|Type 151 "Jockey"|
|Vickers Type 151 Jockey|
|National origin||United Kingdom|
|Designer||Rex Pierson and J Bewsher|
|First flight||April 1930|
The Vickers Type 151 Jockey was an experimental low-wing monoplane interceptor fighter powered by a radial engine. It was later modified into the Type 171 Jockey II which had a more powerful engine and detailed improvements. Only one was built, and this was lost before its development was complete, but the knowledge gained enabled Vickers to produce the more refined Venom.
In the late 1920s the idea of the interceptor fighter was forming. To deal with the faster and higher flying bombers, fighters had both to be fast at height and quick to get there. The Air Ministry was keen to determine the best aircraft configuration and sought, under Air Ministry specification F.20/27, manufacturers to build biplanes and both low- and high-wing monoplanes. Vickers were asked for a prototype low wing fighter, and this became (somewhat unofficially) called the "Jockey", or sometimes the Jockey I. This name covered both Vickers Types 151 and 171; the Jockey II was an early name for the later Venom.
The Type 151 Jockey was a compact and rather angular low cantilever wing monoplane, built using the Wibault-Vickers corrugated skinned all metal method as used, for example on the Vireo. The unstressed skin was riveted onto a largely duralumin structure, a few steel tubes forming highly stressed members. The parallel chord, square tipped wing used the thick, high lift RAF 34 cross section Vickers had employed previously on the Viastra. The tailplane was equally rectangular and the fin clipped. All control surfaces apart from the rudder were unbalanced. The pilot's open cockpit was at the highest part of the fuselage at mid-chord. The 480 hp (360 kW) Bristol Mercury IIA 9-cylinder radial was initially mounted without a cowling. A single axle undercarriage had legs attached to front and rear wing spars.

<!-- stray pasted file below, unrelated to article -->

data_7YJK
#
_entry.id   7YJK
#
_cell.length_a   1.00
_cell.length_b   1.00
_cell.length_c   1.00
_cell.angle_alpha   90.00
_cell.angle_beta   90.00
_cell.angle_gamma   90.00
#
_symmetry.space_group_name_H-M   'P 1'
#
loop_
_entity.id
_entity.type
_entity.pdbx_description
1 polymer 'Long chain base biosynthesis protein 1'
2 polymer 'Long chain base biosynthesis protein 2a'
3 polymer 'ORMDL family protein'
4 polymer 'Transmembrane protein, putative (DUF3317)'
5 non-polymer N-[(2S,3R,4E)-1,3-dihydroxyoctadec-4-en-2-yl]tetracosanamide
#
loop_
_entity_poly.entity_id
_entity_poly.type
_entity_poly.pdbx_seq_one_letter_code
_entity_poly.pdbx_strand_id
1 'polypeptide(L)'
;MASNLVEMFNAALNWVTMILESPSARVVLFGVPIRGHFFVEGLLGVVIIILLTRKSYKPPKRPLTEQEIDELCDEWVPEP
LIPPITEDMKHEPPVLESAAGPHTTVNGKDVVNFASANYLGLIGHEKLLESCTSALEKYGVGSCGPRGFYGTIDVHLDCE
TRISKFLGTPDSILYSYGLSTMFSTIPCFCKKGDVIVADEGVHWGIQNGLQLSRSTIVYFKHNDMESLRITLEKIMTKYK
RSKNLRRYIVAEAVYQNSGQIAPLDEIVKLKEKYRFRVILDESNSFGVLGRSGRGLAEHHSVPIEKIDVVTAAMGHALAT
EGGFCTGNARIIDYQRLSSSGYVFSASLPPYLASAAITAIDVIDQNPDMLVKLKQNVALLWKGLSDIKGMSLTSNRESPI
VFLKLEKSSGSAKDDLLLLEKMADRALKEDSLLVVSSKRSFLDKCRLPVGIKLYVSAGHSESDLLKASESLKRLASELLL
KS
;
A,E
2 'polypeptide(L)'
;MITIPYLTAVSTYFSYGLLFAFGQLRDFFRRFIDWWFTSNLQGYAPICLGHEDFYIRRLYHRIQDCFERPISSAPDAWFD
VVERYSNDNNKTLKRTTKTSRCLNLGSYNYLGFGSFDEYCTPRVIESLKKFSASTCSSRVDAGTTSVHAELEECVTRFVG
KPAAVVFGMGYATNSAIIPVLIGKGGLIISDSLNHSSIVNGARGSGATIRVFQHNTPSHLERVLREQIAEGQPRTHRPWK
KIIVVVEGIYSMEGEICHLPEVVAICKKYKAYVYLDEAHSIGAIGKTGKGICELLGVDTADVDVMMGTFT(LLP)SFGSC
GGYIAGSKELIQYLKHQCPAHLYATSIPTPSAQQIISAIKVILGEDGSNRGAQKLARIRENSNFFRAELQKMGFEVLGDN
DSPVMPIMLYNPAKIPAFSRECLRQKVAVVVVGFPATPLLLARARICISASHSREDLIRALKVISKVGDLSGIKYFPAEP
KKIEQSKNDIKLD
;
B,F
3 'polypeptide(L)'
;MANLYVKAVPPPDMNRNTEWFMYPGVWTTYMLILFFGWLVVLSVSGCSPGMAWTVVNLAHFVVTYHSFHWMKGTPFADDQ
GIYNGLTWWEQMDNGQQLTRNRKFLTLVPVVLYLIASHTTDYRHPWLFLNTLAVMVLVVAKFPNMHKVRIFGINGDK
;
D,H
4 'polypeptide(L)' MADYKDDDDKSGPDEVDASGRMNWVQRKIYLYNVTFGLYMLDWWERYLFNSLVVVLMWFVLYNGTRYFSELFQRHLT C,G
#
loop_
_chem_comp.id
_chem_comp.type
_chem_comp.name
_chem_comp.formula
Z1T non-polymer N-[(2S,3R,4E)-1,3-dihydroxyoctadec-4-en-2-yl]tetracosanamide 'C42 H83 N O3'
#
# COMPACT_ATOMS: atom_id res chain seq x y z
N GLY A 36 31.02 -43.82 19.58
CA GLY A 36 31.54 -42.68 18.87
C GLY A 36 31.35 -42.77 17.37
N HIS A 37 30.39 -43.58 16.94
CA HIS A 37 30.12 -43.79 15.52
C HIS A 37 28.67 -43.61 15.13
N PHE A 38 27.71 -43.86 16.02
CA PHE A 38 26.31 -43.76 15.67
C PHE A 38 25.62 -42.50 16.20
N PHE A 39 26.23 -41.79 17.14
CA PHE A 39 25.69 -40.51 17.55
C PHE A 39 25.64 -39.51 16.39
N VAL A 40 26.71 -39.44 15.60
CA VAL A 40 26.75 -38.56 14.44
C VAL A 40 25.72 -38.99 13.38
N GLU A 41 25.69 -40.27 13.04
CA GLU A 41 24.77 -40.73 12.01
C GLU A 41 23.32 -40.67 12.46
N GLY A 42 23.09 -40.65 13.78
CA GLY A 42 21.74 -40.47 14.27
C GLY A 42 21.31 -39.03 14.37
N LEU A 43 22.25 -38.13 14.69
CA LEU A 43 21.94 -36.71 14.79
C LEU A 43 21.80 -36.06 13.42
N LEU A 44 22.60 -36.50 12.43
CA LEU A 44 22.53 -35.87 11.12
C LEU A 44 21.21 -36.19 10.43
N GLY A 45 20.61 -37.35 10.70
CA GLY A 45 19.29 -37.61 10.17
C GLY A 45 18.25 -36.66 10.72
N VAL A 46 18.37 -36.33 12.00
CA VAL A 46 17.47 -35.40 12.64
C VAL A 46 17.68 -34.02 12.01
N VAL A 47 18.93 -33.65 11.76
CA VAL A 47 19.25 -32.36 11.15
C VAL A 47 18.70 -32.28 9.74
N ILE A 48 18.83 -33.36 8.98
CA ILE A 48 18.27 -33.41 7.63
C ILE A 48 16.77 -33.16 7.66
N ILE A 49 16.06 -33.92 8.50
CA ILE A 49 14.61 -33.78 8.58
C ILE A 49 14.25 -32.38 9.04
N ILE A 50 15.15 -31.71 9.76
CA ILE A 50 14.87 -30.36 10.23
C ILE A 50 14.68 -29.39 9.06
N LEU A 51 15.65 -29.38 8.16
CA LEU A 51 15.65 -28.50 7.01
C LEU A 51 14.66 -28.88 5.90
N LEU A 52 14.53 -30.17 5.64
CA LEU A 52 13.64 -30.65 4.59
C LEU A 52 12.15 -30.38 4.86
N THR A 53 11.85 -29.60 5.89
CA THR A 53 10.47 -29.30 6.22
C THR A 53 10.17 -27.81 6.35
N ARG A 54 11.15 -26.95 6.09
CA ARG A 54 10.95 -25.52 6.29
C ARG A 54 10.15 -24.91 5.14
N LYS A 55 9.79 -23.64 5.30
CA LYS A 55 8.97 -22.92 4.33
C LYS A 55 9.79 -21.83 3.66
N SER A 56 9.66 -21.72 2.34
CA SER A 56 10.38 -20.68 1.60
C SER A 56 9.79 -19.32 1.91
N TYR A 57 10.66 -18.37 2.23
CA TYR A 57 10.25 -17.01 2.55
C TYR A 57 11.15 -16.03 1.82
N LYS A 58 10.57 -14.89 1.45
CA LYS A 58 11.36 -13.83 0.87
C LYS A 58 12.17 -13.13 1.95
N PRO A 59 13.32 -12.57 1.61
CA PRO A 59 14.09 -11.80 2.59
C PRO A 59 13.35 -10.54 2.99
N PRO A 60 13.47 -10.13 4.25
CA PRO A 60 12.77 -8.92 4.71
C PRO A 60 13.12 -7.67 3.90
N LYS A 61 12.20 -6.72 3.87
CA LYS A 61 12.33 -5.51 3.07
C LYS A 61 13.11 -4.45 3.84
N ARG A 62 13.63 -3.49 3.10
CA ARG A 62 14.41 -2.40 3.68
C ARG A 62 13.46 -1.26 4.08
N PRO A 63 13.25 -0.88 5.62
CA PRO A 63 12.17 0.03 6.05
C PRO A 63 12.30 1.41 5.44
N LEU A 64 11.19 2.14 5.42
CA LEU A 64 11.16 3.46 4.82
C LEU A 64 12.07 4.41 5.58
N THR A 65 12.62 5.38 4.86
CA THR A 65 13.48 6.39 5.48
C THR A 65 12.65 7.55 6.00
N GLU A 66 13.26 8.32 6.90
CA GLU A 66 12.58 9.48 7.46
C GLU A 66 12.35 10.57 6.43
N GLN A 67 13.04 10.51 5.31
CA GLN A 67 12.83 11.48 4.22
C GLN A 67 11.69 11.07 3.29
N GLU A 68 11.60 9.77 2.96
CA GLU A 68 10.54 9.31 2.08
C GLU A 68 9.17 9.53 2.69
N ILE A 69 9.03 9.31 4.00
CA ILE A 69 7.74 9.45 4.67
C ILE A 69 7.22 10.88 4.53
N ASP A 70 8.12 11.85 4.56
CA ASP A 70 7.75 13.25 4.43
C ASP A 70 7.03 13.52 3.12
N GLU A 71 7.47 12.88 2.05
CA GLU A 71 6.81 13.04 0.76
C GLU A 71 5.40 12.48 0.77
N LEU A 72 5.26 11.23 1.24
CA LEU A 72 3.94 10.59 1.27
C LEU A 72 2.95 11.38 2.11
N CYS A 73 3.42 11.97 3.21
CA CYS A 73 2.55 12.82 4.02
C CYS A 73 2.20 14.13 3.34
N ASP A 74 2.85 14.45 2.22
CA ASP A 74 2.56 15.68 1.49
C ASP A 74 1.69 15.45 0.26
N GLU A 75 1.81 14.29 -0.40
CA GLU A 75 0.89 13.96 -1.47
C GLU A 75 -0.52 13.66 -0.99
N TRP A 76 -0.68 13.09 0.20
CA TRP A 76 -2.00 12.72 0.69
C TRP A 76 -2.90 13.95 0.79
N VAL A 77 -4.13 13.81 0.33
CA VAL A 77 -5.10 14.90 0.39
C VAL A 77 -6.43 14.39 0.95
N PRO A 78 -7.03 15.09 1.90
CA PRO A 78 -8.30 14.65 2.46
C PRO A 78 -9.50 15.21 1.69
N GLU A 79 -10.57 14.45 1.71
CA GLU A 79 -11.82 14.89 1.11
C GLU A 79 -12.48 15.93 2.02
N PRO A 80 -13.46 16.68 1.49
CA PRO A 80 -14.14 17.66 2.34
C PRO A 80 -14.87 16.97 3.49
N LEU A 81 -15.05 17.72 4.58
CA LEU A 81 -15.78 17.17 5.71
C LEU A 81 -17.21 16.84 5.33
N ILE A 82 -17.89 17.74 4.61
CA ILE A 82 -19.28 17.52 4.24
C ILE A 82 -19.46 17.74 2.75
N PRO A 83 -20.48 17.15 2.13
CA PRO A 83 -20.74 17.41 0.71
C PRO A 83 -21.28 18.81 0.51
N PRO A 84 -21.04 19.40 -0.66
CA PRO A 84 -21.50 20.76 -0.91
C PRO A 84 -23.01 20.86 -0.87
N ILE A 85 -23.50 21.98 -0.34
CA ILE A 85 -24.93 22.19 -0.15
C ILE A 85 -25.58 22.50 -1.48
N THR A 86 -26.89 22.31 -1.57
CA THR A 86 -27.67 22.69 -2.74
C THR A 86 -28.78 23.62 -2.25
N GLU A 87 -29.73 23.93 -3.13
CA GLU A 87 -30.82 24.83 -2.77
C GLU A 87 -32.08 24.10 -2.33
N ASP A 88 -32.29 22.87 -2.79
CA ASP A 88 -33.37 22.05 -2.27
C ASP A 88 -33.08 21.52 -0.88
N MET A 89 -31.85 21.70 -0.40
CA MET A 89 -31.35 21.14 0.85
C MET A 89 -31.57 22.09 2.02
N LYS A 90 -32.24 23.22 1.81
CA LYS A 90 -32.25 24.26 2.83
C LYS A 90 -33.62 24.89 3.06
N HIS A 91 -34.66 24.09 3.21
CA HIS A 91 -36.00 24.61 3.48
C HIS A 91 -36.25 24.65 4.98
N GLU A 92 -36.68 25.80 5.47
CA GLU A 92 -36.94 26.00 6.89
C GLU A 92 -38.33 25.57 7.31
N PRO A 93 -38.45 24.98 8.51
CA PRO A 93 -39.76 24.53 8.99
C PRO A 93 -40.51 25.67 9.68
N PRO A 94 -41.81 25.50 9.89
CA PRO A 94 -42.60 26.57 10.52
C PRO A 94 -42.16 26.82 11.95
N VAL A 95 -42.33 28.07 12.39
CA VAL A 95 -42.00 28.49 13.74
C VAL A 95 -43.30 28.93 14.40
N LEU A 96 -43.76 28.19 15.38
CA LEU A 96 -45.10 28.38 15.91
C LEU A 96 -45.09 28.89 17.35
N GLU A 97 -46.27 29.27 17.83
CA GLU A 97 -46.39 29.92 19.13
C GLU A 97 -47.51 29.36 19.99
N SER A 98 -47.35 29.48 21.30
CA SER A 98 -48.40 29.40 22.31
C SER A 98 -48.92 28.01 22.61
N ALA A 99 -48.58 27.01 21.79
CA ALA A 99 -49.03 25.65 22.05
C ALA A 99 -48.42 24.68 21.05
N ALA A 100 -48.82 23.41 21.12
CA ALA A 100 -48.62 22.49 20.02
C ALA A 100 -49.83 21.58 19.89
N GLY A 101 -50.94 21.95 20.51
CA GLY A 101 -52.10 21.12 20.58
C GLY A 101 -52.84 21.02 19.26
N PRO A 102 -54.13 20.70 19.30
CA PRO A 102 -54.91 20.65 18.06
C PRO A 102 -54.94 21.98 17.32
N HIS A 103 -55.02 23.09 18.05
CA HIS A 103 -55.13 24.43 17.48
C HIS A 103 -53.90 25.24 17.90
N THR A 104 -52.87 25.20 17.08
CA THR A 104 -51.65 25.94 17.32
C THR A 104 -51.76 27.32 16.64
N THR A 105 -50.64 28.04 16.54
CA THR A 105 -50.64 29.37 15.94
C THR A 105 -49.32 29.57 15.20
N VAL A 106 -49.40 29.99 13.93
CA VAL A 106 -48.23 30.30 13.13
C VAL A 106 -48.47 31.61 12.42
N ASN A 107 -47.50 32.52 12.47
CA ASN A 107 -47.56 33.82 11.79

The Jockey was taken to RAF Martlesham Heath for its first flight in April 1930 and subsequent testing. A rear fuselage vibration was at first thought to be aerodynamic but proved to be structural; it was cured after Barnes Wallis redesigned the internal bracing. The rudder was modified, its balance removed and a trim tab installed. Spats were added to the undercarriage and a Townend ring enclosed the engine. The same aircraft was re-designated the Type 171 Jockey when the Mercury was replaced by a 530 hp (395 kW) supercharged Bristol Jupiter VIIF. The intention to power the Jockey with a supercharged Mercury IVS2 was never realised after the sole Jockey was lost to a flat spin on 15 July 1932, crashing at Woodbridge, Suffolk, pilot successfully bailing out at 5,000 feet. The results of the tests had been sufficiently good to encourage Vickers to refine its design into the Vickers Venom.
Specifications (Type 171)
Data from Andrews & Morgan 1988, p. 254
- Crew: 1
- Length: 23 ft 0 in (7.01 m)
- Wingspan: 32 ft 6 in (9.90 m)
- Height: 8 ft 3 in (2.51 m)
- Wing area: 150 ft2 (13.94 m2)
- Empty weight: 2,260 lb (1,025 kg)
- Gross weight: 3,161 lb (1,434 kg)
- Powerplant: 1 × Bristol Jupiter VIIF nine cylinder radial, 530 hp (395 kW)
- Maximum speed: (at 10,000 ft, 3,048 m) 218 mph (351 km/h)
- Service ceiling: (absolute) 31,000 ft (9,450 m)
- Rate of climb: ( to 10,000 ft, 3,048 m) 2,083 ft/min (10.6 m/s)
- provision for 2 Vickers machine guns
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